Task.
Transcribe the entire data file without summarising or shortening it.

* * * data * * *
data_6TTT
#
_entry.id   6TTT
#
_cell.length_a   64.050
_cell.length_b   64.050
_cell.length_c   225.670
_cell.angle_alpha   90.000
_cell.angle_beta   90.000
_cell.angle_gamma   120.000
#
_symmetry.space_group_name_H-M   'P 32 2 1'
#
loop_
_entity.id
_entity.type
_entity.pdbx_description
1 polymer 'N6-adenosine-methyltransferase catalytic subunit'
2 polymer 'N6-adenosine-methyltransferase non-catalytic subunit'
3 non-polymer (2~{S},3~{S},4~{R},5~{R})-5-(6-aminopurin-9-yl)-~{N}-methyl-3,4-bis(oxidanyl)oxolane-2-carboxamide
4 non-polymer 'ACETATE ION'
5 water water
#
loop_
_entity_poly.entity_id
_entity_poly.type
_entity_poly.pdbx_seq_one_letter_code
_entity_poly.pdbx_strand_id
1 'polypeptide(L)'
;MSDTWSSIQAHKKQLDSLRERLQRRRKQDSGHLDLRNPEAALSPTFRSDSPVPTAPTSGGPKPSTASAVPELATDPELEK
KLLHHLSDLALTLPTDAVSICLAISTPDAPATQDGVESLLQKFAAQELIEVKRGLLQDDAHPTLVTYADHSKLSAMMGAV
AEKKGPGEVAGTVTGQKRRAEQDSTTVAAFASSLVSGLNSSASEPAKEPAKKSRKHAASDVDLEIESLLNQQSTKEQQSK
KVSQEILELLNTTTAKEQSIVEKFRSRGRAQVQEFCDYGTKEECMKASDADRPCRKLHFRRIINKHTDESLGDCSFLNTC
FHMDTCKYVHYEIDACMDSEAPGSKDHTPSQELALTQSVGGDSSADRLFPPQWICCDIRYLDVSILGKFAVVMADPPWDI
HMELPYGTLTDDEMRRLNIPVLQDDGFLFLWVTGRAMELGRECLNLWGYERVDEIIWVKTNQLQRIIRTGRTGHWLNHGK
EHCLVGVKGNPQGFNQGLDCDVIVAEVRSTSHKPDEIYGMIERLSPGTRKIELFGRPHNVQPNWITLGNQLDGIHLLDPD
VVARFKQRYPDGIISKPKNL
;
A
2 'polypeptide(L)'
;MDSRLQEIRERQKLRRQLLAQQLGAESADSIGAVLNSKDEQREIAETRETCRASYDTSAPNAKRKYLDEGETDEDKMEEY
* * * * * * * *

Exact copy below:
data_6TTT
#
_entry.id   6TTT
#
_cell.length_a   64.050
_cell.length_b   64.050
_cell.length_c   225.670
_cell.angle_alpha   90.000
_cell.angle_beta   90.000
_cell.angle_gamma   120.000
#
_symmetry.space_group_name_H-M   'P 32 2 1'
#
loop_
_entity.id
_entity.type
_entity.pdbx_description
1 polymer 'N6-adenosine-methyltransferase catalytic subunit'
2 polymer 'N6-adenosine-methyltransferase non-catalytic subunit'
3 non-polymer (2~{S},3~{S},4~{R},5~{R})-5-(6-aminopurin-9-yl)-~{N}-methyl-3,4-bis(oxidanyl)oxolane-2-carboxamide
4 non-polymer 'ACETATE ION'
5 water water
#
loop_
_entity_poly.entity_id
_entity_poly.type
_entity_poly.pdbx_seq_one_letter_code
_entity_poly.pdbx_strand_id
1 'polypeptide(L)'
;MSDTWSSIQAHKKQLDSLRERLQRRRKQDSGHLDLRNPEAALSPTFRSDSPVPTAPTSGGPKPSTASAVPELATDPELEK
KLLHHLSDLALTLPTDAVSICLAISTPDAPATQDGVESLLQKFAAQELIEVKRGLLQDDAHPTLVTYADHSKLSAMMGAV
AEKKGPGEVAGTVTGQKRRAEQDSTTVAAFASSLVSGLNSSASEPAKEPAKKSRKHAASDVDLEIESLLNQQSTKEQQSK
KVSQEILELLNTTTAKEQSIVEKFRSRGRAQVQEFCDYGTKEECMKASDADRPCRKLHFRRIINKHTDESLGDCSFLNTC
FHMDTCKYVHYEIDACMDSEAPGSKDHTPSQELALTQSVGGDSSADRLFPPQWICCDIRYLDVSILGKFAVVMADPPWDI
HMELPYGTLTDDEMRRLNIPVLQDDGFLFLWVTGRAMELGRECLNLWGYERVDEIIWVKTNQLQRIIRTGRTGHWLNHGK
EHCLVGVKGNPQGFNQGLDCDVIVAEVRSTSHKPDEIYGMIERLSPGTRKIELFGRPHNVQPNWITLGNQLDGIHLLDPD
VVARFKQRYPDGIISKPKNL
;
A
2 'polypeptide(L)'
;MDSRLQEIRERQKLRRQLLAQQLGAESADSIGAVLNSKDEQREIAETRETCRASYDTSAPNAKRKYLDEGETDEDKMEEY